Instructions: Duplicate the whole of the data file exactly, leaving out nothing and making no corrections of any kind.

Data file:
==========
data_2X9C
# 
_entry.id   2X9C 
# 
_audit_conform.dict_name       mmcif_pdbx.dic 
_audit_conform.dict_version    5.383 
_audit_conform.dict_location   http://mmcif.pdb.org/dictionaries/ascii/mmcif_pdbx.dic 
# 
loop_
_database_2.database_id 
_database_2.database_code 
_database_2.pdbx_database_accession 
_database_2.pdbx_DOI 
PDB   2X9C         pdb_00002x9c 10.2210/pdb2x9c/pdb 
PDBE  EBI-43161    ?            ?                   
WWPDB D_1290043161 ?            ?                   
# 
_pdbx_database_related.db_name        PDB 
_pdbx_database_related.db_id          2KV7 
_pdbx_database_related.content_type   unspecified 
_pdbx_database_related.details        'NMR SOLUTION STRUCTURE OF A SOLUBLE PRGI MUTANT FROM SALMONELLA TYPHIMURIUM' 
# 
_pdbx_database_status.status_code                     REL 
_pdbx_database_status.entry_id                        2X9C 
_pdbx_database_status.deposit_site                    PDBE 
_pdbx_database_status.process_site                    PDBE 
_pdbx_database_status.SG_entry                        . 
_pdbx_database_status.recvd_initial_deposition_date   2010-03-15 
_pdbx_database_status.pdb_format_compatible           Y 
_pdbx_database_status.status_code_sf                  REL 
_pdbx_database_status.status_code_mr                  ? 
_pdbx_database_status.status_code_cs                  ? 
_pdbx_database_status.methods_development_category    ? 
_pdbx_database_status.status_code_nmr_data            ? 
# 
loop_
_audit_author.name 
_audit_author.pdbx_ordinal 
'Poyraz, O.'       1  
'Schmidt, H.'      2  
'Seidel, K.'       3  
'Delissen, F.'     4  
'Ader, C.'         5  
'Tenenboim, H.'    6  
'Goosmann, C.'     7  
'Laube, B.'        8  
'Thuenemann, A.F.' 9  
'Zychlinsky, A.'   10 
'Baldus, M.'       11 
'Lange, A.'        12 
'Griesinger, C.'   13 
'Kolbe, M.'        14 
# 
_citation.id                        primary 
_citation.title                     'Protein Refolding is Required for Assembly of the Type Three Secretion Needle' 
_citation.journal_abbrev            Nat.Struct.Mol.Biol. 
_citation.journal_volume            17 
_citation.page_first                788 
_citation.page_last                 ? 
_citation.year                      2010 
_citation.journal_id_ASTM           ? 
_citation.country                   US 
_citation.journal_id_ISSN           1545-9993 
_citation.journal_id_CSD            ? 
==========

data_2X9C
# 
_entry.id   2X9C 
# 
_audit_conform.dict_name       mmcif_pdbx.dic 
_audit_conform.dict_version    5.383 
_audit_conform.dict_location   http://mmcif.pdb.org/dictionaries/ascii/mmcif_pdbx.dic 
# 
loop_
_database_2.database_id 
_database_2.database_code 
_database_2.pdbx_database_accession 
_database_2.pdbx_DOI 
PDB   2X9C         pdb_00002x9c 10.2210/pdb2x9c/pdb 
PDBE  EBI-43161    ?            ?                   
WWPDB D_1290043161 ?            ?                   
# 
_pdbx_database_related.db_name        PDB 
_pdbx_database_related.db_id          2KV7 
_pdbx_database_related.content_type   unspecified 
_pdbx_database_related.details        'NMR SOLUTION STRUCTURE OF A SOLUBLE PRGI MUTANT FROM SALMONELLA TYPHIMURIUM' 
# 
_pdbx_database_status.status_code                     REL 
_pdbx_database_status.entry_id                        2X9C 
_pdbx_database_status.deposit_site                    PDBE 
_pdbx_database_status.process_site                    PDBE 
_pdbx_database_status.SG_entry                        . 
_pdbx_database_status.recvd_initial_deposition_date   2010-03-15 
_pdbx_database_status.pdb_format_compatible           Y 
_pdbx_database_status.status_code_sf                  REL 
_pdbx_database_status.status_code_mr                  ? 
_pdbx_database_status.status_code_cs                  ? 
_pdbx_database_status.methods_development_category    ? 
_pdbx_database_status.status_code_nmr_data            ? 
# 
loop_
_audit_author.name 
_audit_author.pdbx_ordinal 
'Poyraz, O.'       1  
'Schmidt, H.'      2  
'Seidel, K.'       3  
'Delissen, F.'     4  
'Ader, C.'         5  
'Tenenboim, H.'    6  
'Goosmann, C.'     7  
'Laube, B.'        8  
'Thuenemann, A.F.' 9  
'Zychlinsky, A.'   10 
'Baldus, M.'       11 
'Lange, A.'        12 
'Griesinger, C.'   13 
'Kolbe, M.'        14 
# 
_citation.id                        primary 
_citation.title                     'Protein Refolding is Required for Assembly of the Type Three Secretion Needle' 
_citation.journal_abbrev            Nat.Struct.Mol.Biol. 
_citation.journal_volume            17 
_citation.page_first                788 
_citation.page_last                 ? 
_citation.year                      2010 
_citation.journal_id_ASTM           ? 
_citation.country                   US 
_citation.journal_id_ISSN           1545-9993 
_citation.journal_id_CSD            ? 